In last week’s edition of the Disaster Due Diligence newsletter, we discussed how lawmakers and Alabama’s Emergency Management Agency (“EMA”) are trying to remove barriers to installation of smaller, private shelters holding 12 or fewer people. The direction from FEMA and public agencies is clear – if you are vulnerable to natural or man-made disasters, you should prepare adequate supplies and create a plan to sustain yourself, your family, pets, etc. for several days or more. Upon consideration, we recognize that perceived barriers may be preventing individuals, businesses, or cities in Alabama from taking the initiative toward preparedness prior to tornado season. The knee-jerk reaction we see after impactful disasters is often an avalanche of discussions with potential solutions to mitigate future risk. However, in some cases, quickly passing legislation doesn’t allow a reasonable amount of time to adequately assess the contributing factors to structural and other systems failures, nor does it allow time for the development of definitive approaches toward preaction.
One barrier to preparedness identified in the original article is “red tape,” or “excessive regulation or rigid conformity to formal rules that is considered redundant or bureaucratic and hinders or prevents action or decision-making.” But the responsibility for the burden of preparedness is not so easily shunted. Rather than focusing on the limitations of working through the red tape, it is perhaps better to expend energy on implementing actionable solutions by discussing the possibilities and implications of designing and building “brick and mortar” or traditionally constructed shelters under current building code and agency requirements.
The Federal Emergency Management Agency (“FEMA”) and other agencies have numerous current publications readily available to the general public. General building guidelines for storm shelters can be found in a pamphlet titled “Storm Shelters”, produced by the National Weather Service in Huntsville, Alabama, which presents three main types of storm shelters, as well as references to additional resources. In August 2008, FEMA released the Third Edition of FEMA 320, titled “Taking Shelter From the Storm: Building a Safe Room for Your Home or Small Business.” This comprehensive guide takes a home or small business building owner through the process of understanding hazards in the area and planning a safe room, with additional resources detailing approximate construction costs and sample floor plans. The intention of the publication is geared toward individuals and their builder/contractors to create safe room designs that provide protection from extreme winds and flying debris.
A related guide, FEMA 361, titled ”Design and Construction Guidance for Community Safe Rooms”, includes detailed guidance for construction of these structures. Additionally, FEMA’s Safe Room webpage coalesces some of the broader details of FEMA 320 into a more accessible format. These resources can be used and plans implemented TODAY while state regulatory agencies cut through the bureaucratic process of ensuring reasonable standards for pre-manufactured shelters are in place.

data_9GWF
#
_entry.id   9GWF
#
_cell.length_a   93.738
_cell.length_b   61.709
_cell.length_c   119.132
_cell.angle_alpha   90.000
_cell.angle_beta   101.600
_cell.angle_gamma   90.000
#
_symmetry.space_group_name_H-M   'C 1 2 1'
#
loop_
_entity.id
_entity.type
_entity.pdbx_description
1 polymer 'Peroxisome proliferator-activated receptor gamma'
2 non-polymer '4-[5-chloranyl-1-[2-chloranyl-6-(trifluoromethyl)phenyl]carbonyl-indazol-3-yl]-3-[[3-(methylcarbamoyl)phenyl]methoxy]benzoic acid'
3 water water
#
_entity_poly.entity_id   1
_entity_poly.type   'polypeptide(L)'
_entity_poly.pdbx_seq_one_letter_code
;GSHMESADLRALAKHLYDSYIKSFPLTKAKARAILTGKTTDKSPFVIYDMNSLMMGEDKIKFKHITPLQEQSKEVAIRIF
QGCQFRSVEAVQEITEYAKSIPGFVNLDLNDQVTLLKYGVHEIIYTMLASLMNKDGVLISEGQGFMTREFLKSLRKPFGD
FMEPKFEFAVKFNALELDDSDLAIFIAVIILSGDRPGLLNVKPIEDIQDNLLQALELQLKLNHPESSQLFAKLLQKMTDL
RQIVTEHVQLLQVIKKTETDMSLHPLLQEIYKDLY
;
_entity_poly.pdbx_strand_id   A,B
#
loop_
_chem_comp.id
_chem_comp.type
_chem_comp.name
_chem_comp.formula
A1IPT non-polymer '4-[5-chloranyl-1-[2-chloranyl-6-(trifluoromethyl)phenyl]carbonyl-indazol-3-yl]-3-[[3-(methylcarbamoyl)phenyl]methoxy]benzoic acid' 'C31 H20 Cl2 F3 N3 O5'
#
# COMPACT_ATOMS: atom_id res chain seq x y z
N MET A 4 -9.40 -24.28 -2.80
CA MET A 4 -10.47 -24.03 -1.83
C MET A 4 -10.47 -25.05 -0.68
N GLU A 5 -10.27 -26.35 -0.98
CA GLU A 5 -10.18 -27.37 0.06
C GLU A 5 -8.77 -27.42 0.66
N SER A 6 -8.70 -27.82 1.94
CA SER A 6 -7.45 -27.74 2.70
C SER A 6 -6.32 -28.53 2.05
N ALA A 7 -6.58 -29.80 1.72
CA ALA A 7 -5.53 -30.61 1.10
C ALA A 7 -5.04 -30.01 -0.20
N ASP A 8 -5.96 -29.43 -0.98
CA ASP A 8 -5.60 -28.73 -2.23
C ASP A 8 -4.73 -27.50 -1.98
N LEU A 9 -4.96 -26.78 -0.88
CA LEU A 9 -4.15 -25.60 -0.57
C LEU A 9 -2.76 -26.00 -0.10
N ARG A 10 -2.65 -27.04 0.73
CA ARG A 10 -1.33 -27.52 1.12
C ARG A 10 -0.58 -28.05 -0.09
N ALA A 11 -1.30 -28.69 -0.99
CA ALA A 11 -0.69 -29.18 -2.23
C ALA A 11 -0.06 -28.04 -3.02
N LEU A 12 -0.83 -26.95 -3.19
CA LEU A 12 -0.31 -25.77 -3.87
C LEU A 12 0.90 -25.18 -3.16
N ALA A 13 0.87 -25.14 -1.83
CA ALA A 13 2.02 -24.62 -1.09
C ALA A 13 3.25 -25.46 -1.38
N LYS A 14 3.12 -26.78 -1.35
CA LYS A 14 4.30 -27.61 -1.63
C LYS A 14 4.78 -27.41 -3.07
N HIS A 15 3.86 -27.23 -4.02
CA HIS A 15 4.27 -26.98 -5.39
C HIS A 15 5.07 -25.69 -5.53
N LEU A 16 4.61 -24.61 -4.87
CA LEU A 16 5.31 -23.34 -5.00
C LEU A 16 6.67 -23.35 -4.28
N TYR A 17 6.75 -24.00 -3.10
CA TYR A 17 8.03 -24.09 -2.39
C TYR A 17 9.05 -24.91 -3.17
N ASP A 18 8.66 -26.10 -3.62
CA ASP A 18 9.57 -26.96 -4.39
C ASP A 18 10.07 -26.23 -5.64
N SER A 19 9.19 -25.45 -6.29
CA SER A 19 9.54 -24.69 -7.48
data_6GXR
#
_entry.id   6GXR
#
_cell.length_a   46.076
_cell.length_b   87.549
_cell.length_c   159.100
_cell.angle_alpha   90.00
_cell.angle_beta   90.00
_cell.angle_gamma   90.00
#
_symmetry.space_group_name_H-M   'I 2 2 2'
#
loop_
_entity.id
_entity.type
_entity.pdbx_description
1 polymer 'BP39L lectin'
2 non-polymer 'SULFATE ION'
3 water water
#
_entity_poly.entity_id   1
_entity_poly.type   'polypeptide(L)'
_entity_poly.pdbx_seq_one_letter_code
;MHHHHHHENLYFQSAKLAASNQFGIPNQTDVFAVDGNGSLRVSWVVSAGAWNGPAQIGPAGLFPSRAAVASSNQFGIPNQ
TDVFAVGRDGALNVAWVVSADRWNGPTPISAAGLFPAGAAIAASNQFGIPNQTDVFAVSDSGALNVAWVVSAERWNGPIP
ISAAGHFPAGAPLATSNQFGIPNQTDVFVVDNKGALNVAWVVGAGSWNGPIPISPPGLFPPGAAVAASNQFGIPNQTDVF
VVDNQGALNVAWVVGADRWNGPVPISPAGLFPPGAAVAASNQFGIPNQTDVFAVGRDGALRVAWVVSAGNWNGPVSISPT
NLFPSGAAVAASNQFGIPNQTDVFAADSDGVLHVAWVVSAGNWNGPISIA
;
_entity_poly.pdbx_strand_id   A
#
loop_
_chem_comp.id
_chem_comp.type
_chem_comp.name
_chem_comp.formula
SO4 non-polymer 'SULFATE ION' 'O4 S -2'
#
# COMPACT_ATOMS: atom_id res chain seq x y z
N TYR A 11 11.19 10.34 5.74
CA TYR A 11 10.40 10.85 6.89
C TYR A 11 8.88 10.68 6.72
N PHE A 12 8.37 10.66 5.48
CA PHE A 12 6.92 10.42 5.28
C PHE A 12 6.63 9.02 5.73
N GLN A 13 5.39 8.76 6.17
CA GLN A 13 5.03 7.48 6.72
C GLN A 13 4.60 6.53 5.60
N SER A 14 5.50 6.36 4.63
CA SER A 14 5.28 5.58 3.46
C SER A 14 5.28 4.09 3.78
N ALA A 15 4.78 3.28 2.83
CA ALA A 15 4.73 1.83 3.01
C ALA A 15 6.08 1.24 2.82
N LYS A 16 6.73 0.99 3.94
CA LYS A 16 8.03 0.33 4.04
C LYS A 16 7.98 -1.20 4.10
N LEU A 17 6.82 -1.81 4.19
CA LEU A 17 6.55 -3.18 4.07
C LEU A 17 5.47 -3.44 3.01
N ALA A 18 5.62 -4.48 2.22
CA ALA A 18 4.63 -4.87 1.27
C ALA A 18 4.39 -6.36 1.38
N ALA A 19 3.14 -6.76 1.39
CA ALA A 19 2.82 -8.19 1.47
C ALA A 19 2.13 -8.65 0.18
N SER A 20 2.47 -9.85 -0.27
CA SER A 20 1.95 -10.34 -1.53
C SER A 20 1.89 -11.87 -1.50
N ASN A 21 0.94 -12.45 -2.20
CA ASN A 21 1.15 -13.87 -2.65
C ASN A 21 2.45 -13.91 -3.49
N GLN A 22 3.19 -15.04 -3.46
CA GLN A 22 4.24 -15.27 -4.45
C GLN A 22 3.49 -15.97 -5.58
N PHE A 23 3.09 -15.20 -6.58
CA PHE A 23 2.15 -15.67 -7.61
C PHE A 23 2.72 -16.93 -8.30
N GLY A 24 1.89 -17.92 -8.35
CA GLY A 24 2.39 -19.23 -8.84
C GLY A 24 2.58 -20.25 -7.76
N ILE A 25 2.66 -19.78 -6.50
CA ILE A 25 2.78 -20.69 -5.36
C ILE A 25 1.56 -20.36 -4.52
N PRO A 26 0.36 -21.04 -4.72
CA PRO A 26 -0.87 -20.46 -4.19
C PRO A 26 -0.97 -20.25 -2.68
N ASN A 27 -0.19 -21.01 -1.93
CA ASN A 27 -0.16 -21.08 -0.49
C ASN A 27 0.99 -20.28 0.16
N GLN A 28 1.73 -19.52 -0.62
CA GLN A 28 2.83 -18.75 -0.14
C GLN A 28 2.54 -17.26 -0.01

Considering the resources available, why are there still barriers to individual preparedness? The results of a recent survey performed by the Persuadable Research Corporation indicate that more than half of respondents believe they are unprepared for a disaster. According to the survey, personal experience appears to be the driving factor behind preparedness, and inaction seems to stem from the perceived financial impacts of preparedness.
While it’s difficult to put a price tag on the intangibles (health, safety, ability to return to work, etc.), is it really prudent to wait to be affected before taking action? More than just a literal blueprint for action, FEMA 320 has several answers to the perceived financial problem; on pages 41-42 there is an anecdote. describing the experience of an Autauga County, Alabama resident with the process of constructing a safe room. The first step taken in the process was to contact the local emergency manager and enroll in the Alabama Safe Room program. By completing the application for Individuals through Alabama Emergency Management Agency’s Hazard Mitigation Grant Program, the individual received 75% of the cost to construct the safe room.
An important reminder regarding high-wind events such as hurricanes and tornadoes – even though a shelter or safe room may be designed in conformance with all applicable FEMA criteria, the use of these structures may not be in compliance with mandatory evacuation orders of the local jurisdiction. Local jurisdictional directions and orders should always take precedence.
A strong strategy for recovery involves personal preparedness. This preparedness requires an informed, rather than perceived, understanding of the hazards and impacts. Luck is not a strategic plan! Individuals and businesses should not rely on immediate assistance and response from local, state, or the federal government in a major regional disaster. Firestorm’s Disaster Ready People for a Disaster Ready America takes individuals and employees though a process that helps them create their plan at home, ensuring a more rapid return to work and the ability to restore a sense of “normalcy”.
Can we motivate you to put on your own helmet? What do helmets and tornadoes have in common? Join our webinar, hosted by Firestorm in March to find out more.